The required Corrective and Preventative Actions are also detailed in two separate ISO 13485:2016 clauses—8.5.2 and 8.5.3, respectively.  

  • Corrective action focuses on eliminating the cause of existing nonconformities to prevent recurrence. 
  • Preventative action focuses on eliminating the causes of potential nonconformities to prevent their occurrence.  

An organized and robust approach to both preventative and corrective actions would save manufacturers the additional time they inevitably spend struggling with a manual process—and it does.  

pen writing on paper held on clipboard

A CMMS Creates an Organized Approach to CAPAs 

A Computerized Maintenance Management System (CMMS) offers a centralized database to store and streamline information about assets, work orders, and maintenance history. It organizes information and automates preventive maintenance with alert notifications. A CMMS acts as a dynamic system of record that helps track, maintain, and manage production-related assets and schedule services.  

With this central repository for all maintenance, calibration, assignments, and work requests across all users in the company, all documentation and record-keeping are housed in a single location that is accessible from anywhere. This keeps everyone on the same page with detailed audit intel at their fingertips. Reports and audit logs for equipment can be created quickly, ensuring compliance.  

Without CMMS software, companies rely on a manual process, like Excel spreadsheets or Access databases, to keep track of all the assets, their maintenance schedules, and work orders. This guarantees something will eventually be missed as it’s just too much to keep track of in this way.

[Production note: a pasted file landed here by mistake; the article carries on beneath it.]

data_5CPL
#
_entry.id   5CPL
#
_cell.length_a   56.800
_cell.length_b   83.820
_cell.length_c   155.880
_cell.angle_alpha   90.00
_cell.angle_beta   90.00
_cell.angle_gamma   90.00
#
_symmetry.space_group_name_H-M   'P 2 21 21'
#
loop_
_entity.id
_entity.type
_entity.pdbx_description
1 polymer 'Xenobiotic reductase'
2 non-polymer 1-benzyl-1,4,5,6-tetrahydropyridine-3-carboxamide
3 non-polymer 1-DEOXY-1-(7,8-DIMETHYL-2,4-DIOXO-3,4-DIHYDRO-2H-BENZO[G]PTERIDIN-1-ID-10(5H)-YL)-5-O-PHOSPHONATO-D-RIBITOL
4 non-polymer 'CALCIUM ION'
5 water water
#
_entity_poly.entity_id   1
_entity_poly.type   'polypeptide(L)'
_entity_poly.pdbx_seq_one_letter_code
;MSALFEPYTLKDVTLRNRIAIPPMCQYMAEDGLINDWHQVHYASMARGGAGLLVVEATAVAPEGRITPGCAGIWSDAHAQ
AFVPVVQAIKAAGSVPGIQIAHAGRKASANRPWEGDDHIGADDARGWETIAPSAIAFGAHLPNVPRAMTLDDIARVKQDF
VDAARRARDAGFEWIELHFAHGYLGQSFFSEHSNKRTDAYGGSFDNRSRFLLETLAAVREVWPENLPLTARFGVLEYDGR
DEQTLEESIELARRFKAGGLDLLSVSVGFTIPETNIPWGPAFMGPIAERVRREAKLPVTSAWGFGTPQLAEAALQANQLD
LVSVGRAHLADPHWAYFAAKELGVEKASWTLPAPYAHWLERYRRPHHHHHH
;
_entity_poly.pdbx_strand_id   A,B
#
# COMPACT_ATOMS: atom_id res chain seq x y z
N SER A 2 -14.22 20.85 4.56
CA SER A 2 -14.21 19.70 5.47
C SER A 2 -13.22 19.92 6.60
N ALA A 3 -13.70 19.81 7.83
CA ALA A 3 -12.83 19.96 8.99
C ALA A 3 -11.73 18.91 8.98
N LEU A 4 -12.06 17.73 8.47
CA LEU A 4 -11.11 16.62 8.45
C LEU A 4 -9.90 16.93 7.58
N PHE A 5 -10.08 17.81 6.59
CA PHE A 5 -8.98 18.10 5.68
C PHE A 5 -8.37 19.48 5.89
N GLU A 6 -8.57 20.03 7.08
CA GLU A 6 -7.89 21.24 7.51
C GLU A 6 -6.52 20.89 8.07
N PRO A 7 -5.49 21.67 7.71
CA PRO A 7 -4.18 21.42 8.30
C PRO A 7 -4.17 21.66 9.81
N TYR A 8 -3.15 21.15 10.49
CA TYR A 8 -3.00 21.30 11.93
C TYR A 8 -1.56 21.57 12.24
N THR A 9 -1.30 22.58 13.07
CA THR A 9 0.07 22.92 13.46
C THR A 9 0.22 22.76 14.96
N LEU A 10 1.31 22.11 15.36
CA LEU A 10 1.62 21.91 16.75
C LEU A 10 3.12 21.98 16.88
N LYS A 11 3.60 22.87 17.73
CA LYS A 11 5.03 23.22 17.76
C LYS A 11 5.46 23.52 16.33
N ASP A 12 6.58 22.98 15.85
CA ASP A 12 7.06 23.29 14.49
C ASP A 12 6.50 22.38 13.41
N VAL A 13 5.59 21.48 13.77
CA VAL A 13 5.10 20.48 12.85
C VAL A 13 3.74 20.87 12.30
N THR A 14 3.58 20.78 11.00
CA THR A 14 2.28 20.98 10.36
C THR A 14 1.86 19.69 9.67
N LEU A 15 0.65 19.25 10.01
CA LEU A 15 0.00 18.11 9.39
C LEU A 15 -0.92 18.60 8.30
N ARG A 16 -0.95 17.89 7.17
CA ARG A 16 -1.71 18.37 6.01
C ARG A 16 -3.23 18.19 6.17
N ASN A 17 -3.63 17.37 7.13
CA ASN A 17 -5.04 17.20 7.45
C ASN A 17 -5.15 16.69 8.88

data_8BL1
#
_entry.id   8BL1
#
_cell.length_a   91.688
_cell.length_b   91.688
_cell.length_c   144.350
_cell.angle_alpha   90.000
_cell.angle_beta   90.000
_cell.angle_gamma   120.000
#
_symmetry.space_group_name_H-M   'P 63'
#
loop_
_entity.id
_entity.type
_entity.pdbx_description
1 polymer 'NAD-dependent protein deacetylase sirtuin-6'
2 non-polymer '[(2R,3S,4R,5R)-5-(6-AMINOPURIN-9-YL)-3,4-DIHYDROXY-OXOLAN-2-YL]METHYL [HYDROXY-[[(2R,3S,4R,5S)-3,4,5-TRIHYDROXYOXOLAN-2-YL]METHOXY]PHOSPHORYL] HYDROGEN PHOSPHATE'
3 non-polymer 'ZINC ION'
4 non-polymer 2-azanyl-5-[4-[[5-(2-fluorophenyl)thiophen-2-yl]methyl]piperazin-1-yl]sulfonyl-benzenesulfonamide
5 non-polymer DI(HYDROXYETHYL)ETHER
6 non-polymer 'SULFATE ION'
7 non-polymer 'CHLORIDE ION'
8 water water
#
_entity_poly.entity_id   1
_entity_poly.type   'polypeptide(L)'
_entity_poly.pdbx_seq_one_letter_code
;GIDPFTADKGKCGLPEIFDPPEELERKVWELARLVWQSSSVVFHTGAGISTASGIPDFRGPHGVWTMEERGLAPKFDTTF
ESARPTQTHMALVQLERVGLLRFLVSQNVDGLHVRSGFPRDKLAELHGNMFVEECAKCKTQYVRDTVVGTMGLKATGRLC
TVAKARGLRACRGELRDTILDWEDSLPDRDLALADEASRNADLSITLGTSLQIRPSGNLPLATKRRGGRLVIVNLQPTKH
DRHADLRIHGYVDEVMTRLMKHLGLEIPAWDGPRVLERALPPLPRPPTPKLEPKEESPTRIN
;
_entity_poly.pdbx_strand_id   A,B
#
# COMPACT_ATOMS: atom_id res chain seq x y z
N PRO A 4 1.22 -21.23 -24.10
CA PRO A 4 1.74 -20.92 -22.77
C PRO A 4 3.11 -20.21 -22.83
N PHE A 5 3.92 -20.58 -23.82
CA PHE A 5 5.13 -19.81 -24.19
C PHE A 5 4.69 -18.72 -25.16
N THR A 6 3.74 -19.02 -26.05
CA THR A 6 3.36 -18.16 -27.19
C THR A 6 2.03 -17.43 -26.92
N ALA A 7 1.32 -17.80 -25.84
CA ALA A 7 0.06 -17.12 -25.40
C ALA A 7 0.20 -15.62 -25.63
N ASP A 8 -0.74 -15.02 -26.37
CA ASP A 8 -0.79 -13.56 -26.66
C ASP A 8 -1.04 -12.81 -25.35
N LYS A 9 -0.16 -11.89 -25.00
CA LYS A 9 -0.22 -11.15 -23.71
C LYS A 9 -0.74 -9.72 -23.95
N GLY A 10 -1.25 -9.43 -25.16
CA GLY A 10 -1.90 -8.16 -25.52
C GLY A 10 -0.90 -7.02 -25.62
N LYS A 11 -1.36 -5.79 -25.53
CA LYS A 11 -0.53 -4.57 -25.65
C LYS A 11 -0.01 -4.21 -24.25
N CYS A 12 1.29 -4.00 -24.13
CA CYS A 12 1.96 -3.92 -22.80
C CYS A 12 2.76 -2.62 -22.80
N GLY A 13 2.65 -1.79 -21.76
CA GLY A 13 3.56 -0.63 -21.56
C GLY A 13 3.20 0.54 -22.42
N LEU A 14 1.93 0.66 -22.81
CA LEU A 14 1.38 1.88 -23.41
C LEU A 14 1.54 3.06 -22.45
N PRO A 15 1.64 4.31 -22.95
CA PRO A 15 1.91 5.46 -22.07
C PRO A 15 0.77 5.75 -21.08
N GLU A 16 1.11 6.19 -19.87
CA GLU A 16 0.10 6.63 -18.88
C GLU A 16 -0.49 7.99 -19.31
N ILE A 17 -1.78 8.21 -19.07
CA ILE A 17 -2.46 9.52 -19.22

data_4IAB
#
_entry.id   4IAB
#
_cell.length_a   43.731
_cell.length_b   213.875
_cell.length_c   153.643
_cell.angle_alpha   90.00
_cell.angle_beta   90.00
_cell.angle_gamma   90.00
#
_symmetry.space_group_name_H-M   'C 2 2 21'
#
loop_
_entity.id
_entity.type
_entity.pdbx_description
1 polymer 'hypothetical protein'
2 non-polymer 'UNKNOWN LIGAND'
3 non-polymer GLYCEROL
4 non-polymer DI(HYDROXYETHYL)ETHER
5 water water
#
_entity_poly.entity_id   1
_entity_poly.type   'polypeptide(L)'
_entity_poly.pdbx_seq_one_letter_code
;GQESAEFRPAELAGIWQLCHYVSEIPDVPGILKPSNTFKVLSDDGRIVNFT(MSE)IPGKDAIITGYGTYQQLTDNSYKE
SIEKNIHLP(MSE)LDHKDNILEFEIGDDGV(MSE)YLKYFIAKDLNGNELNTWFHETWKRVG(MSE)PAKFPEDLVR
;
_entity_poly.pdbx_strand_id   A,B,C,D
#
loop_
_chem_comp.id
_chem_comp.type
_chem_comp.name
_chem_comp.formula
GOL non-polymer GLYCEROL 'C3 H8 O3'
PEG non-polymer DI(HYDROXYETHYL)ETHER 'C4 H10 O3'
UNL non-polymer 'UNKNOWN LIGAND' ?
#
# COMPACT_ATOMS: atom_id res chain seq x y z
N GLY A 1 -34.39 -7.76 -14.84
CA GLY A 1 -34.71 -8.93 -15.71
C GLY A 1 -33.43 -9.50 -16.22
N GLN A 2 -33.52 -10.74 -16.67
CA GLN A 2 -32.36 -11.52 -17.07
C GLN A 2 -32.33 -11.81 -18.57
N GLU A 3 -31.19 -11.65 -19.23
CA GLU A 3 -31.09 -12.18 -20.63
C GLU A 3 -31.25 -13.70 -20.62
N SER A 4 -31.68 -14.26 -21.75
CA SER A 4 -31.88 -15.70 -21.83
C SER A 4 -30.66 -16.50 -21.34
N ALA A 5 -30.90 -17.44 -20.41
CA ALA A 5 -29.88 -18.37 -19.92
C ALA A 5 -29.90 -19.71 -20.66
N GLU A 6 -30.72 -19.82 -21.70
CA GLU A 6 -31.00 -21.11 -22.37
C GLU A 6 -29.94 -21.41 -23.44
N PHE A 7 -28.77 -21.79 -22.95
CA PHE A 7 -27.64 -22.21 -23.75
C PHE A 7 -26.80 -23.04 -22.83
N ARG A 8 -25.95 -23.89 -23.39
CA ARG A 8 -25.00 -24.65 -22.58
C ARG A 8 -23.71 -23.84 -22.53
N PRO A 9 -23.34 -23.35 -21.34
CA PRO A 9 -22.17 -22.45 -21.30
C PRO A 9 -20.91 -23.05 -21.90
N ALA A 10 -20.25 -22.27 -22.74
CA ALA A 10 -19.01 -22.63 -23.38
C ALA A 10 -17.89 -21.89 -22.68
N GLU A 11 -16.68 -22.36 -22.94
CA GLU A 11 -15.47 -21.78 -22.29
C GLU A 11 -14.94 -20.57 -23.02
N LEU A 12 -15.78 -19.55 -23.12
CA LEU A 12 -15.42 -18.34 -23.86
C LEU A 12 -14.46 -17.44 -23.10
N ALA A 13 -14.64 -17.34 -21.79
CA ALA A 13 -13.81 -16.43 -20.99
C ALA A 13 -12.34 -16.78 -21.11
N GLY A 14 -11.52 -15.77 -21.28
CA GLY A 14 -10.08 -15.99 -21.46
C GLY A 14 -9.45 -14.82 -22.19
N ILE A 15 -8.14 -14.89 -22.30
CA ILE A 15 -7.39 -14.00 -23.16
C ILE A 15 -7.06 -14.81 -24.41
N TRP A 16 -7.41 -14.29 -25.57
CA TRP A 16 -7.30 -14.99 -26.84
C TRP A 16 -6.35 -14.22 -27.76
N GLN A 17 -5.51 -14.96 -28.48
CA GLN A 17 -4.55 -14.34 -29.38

CMMS software creates a comprehensive overview for all assets, including maintenance history, upcoming preventive maintenance tasks, and ongoing work orders. A centralized approach saves time in the long run and, when appropriately applied, contributes to a reduction in CAPA findings.   

It’s important, though, to not become overeager in these identifications, and fall victim to the risk posed at the outset of this piece—overusing the CAPA process. This will cause an additional drain on the company’s time while resulting in inconsequential corrective and preventative actions taking place.

Identifying CAPAs Early without Being Overeager 

CAPAs are often corrections or reactions to issues that have already occurred.  It’s essential to have systems in place that can assess and identify issues before they become problems. 

This means identifying the root cause of a problem and taking steps to address it before it can happen again. Too many times, root cause analyses get hung up on the challenges faced in each instance and do not address the broader underlying issues . This can result in a constant stream of CAPAs without resolution that pop-up again and again. 

It also means deciding if every event requires a formal CAPA investigation. Each CAPA request should be run through a rapid risk analysis to make this determination before moving forward, and to head off creating unnecessary CAPAs. 

If it warrants a formal CAPA, it must then be prioritized for resolution to ensure urgent matters are not delayed. With this plan in place, you can move from reacting to situations to being proactive and identifying and addressing CAPAs early, without creating additional new challenges for your company. 

Defining your CAPA prioritization process is critical, and we can provide resources to help you take those first steps as you implement your CMMS solution. Reach out for more information!